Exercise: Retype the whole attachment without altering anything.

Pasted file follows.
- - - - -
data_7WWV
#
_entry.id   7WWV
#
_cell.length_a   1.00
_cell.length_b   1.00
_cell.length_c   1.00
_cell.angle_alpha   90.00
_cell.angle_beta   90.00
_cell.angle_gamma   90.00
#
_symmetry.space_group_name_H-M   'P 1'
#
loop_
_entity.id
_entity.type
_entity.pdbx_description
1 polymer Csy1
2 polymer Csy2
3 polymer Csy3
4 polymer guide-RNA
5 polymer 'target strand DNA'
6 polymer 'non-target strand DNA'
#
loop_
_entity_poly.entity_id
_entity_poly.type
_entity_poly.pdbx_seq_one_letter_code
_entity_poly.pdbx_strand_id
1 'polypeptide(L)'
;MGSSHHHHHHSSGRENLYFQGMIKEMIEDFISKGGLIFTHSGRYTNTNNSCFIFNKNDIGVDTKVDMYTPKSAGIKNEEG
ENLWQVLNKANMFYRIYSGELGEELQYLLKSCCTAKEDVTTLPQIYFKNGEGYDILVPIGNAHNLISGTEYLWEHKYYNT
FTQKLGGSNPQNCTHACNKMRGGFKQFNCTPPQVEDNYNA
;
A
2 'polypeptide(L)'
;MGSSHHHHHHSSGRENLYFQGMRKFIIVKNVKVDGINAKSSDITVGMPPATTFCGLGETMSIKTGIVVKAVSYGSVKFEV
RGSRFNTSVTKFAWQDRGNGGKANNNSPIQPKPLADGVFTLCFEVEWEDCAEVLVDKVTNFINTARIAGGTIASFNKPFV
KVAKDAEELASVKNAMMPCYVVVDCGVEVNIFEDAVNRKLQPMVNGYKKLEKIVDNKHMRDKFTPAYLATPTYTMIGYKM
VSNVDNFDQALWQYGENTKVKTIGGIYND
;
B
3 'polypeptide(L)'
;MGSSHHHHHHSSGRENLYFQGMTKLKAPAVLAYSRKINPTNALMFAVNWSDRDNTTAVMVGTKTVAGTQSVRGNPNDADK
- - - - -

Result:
data_7WWV
#
_entry.id   7WWV
#
_cell.length_a   1.00
_cell.length_b   1.00
_cell.length_c   1.00
_cell.angle_alpha   90.00
_cell.angle_beta   90.00
_cell.angle_gamma   90.00
#
_symmetry.space_group_name_H-M   'P 1'
#
loop_
_entity.id
_entity.type
_entity.pdbx_description
1 polymer Csy1
2 polymer Csy2
3 polymer Csy3
4 polymer guide-RNA
5 polymer 'target strand DNA'
6 polymer 'non-target strand DNA'
#
loop_
_entity_poly.entity_id
_entity_poly.type
_entity_poly.pdbx_seq_one_letter_code
_entity_poly.pdbx_strand_id
1 'polypeptide(L)'
;MGSSHHHHHHSSGRENLYFQGMIKEMIEDFISKGGLIFTHSGRYTNTNNSCFIFNKNDIGVDTKVDMYTPKSAGIKNEEG
ENLWQVLNKANMFYRIYSGELGEELQYLLKSCCTAKEDVTTLPQIYFKNGEGYDILVPIGNAHNLISGTEYLWEHKYYNT
FTQKLGGSNPQNCTHACNKMRGGFKQFNCTPPQVEDNYNA
;
A
2 'polypeptide(L)'
;MGSSHHHHHHSSGRENLYFQGMRKFIIVKNVKVDGINAKSSDITVGMPPATTFCGLGETMSIKTGIVVKAVSYGSVKFEV
RGSRFNTSVTKFAWQDRGNGGKANNNSPIQPKPLADGVFTLCFEVEWEDCAEVLVDKVTNFINTARIAGGTIASFNKPFV
KVAKDAEELASVKNAMMPCYVVVDCGVEVNIFEDAVNRKLQPMVNGYKKLEKIVDNKHMRDKFTPAYLATPTYTMIGYKM
VSNVDNFDQALWQYGENTKVKTIGGIYND
;
B
3 'polypeptide(L)'
;MGSSHHHHHHSSGRENLYFQGMTKLKAPAVLAYSRKINPTNALMFAVNWSDRDNTTAVMVGTKTVAGTQSVRGNPNDADK